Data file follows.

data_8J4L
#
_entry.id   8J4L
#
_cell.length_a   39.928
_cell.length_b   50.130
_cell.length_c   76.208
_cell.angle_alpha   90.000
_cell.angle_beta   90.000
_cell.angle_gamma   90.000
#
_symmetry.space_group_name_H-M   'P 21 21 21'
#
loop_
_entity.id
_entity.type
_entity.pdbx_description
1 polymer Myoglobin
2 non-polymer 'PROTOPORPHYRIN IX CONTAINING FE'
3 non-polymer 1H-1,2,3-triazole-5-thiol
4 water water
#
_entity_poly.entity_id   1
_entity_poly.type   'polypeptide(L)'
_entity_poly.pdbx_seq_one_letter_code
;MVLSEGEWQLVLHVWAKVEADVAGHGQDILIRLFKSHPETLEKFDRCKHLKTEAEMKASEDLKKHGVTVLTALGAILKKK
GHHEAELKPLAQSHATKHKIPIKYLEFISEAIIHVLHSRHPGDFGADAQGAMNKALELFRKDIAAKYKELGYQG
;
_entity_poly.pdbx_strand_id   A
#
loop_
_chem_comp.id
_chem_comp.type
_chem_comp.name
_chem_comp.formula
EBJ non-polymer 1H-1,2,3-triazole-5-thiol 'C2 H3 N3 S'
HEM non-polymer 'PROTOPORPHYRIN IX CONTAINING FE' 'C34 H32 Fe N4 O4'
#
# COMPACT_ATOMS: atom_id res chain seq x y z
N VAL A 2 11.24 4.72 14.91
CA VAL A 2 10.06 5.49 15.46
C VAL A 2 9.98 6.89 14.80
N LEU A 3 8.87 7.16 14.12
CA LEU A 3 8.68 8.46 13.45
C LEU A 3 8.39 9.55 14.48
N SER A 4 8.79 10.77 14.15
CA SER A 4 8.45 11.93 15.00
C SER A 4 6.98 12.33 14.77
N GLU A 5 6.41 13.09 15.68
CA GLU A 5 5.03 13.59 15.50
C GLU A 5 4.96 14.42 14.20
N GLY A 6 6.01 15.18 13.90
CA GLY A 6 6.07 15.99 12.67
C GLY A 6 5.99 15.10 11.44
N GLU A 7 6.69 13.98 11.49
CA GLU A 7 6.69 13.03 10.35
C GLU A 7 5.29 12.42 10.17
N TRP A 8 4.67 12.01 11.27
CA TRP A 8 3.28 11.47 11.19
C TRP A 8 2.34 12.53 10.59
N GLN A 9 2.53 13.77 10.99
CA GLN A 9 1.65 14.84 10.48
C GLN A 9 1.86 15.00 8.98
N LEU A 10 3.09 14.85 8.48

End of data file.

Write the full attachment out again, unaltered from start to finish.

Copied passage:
data_8J4L
#
_entry.id   8J4L
#
_cell.length_a   39.928
_cell.length_b   50.130
_cell.length_c   76.208
_cell.angle_alpha   90.000
_cell.angle_beta   90.000
_cell.angle_gamma   90.000
#
_symmetry.space_group_name_H-M   'P 21 21 21'
#
loop_
_entity.id
_entity.type
_entity.pdbx_description
1 polymer Myoglobin
2 non-polymer 'PROTOPORPHYRIN IX CONTAINING FE'
3 non-polymer 1H-1,2,3-triazole-5-thiol
4 water water
#
_entity_poly.entity_id   1
_entity_poly.type   'polypeptide(L)'
_entity_poly.pdbx_seq_one_letter_code
;MVLSEGEWQLVLHVWAKVEADVAGHGQDILIRLFKSHPETLEKFDRCKHLKTEAEMKASEDLKKHGVTVLTALGAILKKK
GHHEAELKPLAQSHATKHKIPIKYLEFISEAIIHVLHSRHPGDFGADAQGAMNKALELFRKDIAAKYKELGYQG
;
_entity_poly.pdbx_strand_id   A
#
loop_
_chem_comp.id
_chem_comp.type
_chem_comp.name
_chem_comp.formula
EBJ non-polymer 1H-1,2,3-triazole-5-thiol 'C2 H3 N3 S'
HEM non-polymer 'PROTOPORPHYRIN IX CONTAINING FE' 'C34 H32 Fe N4 O4'
#
# COMPACT_ATOMS: atom_id res chain seq x y z
N VAL A 2 11.24 4.72 14.91
CA VAL A 2 10.06 5.49 15.46
C VAL A 2 9.98 6.89 14.80
N LEU A 3 8.87 7.16 14.12
CA LEU A 3 8.68 8.46 13.45
C LEU A 3 8.39 9.55 14.48
N SER A 4 8.79 10.77 14.15
CA SER A 4 8.45 11.93 15.00
C SER A 4 6.98 12.33 14.77
N GLU A 5 6.41 13.09 15.68
CA GLU A 5 5.03 13.59 15.50
C GLU A 5 4.96 14.42 14.20
N GLY A 6 6.01 15.18 13.90
CA GLY A 6 6.07 15.99 12.67
C GLY A 6 5.99 15.10 11.44
N GLU A 7 6.69 13.98 11.49
CA GLU A 7 6.69 13.03 10.35
C GLU A 7 5.29 12.42 10.17
N TRP A 8 4.67 12.01 11.27
CA TRP A 8 3.28 11.47 11.19
C TRP A 8 2.34 12.53 10.59
N GLN A 9 2.53 13.77 10.99
CA GLN A 9 1.65 14.84 10.48
C GLN A 9 1.86 15.00 8.98
N LEU A 10 3.09 14.85 8.48